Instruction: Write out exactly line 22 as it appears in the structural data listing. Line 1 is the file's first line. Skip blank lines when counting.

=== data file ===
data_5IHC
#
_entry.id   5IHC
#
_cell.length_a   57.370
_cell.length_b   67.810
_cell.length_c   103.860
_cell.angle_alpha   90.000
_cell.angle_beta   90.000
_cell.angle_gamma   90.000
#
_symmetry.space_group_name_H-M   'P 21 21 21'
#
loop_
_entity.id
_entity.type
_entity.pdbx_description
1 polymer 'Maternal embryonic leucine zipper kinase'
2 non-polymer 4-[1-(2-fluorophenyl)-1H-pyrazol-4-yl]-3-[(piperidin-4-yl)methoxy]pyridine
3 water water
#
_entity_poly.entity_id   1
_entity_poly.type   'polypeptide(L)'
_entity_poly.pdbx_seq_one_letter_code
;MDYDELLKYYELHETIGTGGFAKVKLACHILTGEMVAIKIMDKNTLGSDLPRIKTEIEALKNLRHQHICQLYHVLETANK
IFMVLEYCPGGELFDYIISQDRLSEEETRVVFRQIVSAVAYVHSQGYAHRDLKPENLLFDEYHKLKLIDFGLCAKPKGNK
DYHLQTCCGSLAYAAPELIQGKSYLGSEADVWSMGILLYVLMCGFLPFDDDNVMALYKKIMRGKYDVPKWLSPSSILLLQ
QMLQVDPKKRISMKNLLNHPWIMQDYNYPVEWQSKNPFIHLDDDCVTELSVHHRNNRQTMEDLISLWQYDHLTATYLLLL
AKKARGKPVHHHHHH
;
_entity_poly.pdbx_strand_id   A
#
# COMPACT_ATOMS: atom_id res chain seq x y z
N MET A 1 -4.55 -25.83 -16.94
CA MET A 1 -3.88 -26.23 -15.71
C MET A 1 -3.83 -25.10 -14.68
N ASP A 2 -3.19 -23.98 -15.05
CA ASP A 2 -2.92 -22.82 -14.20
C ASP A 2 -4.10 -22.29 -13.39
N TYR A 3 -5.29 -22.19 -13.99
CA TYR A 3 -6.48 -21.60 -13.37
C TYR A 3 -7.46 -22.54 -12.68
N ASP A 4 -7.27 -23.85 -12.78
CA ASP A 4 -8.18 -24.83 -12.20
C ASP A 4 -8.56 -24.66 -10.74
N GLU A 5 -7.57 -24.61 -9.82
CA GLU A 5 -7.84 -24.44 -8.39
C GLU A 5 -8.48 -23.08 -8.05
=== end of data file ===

_entity_poly.entity_id   1